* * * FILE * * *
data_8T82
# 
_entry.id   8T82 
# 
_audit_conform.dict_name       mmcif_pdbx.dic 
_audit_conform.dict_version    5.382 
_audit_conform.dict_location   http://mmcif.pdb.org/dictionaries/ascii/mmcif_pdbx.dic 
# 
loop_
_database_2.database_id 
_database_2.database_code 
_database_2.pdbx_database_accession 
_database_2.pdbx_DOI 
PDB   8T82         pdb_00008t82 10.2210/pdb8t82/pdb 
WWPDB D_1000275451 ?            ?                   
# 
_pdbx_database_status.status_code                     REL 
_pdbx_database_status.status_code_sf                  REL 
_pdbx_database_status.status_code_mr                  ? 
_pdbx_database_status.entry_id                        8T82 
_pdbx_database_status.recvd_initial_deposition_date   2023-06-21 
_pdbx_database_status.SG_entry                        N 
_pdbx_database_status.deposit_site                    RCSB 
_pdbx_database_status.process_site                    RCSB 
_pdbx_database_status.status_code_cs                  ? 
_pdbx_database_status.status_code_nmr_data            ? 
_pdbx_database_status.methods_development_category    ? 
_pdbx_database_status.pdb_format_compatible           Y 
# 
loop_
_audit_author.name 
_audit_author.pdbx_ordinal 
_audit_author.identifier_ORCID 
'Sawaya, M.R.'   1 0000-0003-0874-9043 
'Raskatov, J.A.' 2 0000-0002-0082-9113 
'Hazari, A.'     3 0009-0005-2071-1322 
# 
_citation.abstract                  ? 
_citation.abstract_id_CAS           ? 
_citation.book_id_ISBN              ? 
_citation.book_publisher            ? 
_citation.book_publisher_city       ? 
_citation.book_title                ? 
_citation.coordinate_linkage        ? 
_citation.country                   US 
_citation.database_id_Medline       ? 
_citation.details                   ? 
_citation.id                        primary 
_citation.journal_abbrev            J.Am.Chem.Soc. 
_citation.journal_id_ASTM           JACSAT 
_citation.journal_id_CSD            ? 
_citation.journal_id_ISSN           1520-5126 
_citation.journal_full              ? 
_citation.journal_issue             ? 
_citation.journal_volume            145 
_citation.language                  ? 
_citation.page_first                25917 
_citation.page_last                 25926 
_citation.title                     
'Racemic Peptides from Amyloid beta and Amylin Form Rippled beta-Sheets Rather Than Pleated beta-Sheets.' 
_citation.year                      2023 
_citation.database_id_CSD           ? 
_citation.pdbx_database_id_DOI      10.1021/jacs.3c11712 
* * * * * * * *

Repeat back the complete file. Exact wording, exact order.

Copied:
data_8T82
# 
_entry.id   8T82 
# 
_audit_conform.dict_name       mmcif_pdbx.dic 
_audit_conform.dict_version    5.382 
_audit_conform.dict_location   http://mmcif.pdb.org/dictionaries/ascii/mmcif_pdbx.dic 
# 
loop_
_database_2.database_id 
_database_2.database_code 
_database_2.pdbx_database_accession 
_database_2.pdbx_DOI 
PDB   8T82         pdb_00008t82 10.2210/pdb8t82/pdb 
WWPDB D_1000275451 ?            ?                   
# 
_pdbx_database_status.status_code                     REL 
_pdbx_database_status.status_code_sf                  REL 
_pdbx_database_status.status_code_mr                  ? 
_pdbx_database_status.entry_id                        8T82 
_pdbx_database_status.recvd_initial_deposition_date   2023-06-21 
_pdbx_database_status.SG_entry                        N 
_pdbx_database_status.deposit_site                    RCSB 
_pdbx_database_status.process_site                    RCSB 
_pdbx_database_status.status_code_cs                  ? 
_pdbx_database_status.status_code_nmr_data            ? 
_pdbx_database_status.methods_development_category    ? 
_pdbx_database_status.pdb_format_compatible           Y 
# 
loop_
_audit_author.name 
_audit_author.pdbx_ordinal 
_audit_author.identifier_ORCID 
'Sawaya, M.R.'   1 0000-0003-0874-9043 
'Raskatov, J.A.' 2 0000-0002-0082-9113 
'Hazari, A.'     3 0009-0005-2071-1322 
# 
_citation.abstract                  ? 
_citation.abstract_id_CAS           ? 
_citation.book_id_ISBN              ? 
_citation.book_publisher            ? 
_citation.book_publisher_city       ? 
_citation.book_title                ? 
_citation.coordinate_linkage        ? 
_citation.country                   US 
_citation.database_id_Medline       ? 
_citation.details                   ? 
_citation.id                        primary 
_citation.journal_abbrev            J.Am.Chem.Soc. 
_citation.journal_id_ASTM           JACSAT 
_citation.journal_id_CSD            ? 
_citation.journal_id_ISSN           1520-5126 
_citation.journal_full              ? 
_citation.journal_issue             ? 
_citation.journal_volume            145 
_citation.language                  ? 
_citation.page_first                25917 
_citation.page_last                 25926 
_citation.title                     
'Racemic Peptides from Amyloid beta and Amylin Form Rippled beta-Sheets Rather Than Pleated beta-Sheets.' 
_citation.year                      2023 
_citation.database_id_CSD           ? 
_citation.pdbx_database_id_DOI      10.1021/jacs.3c11712 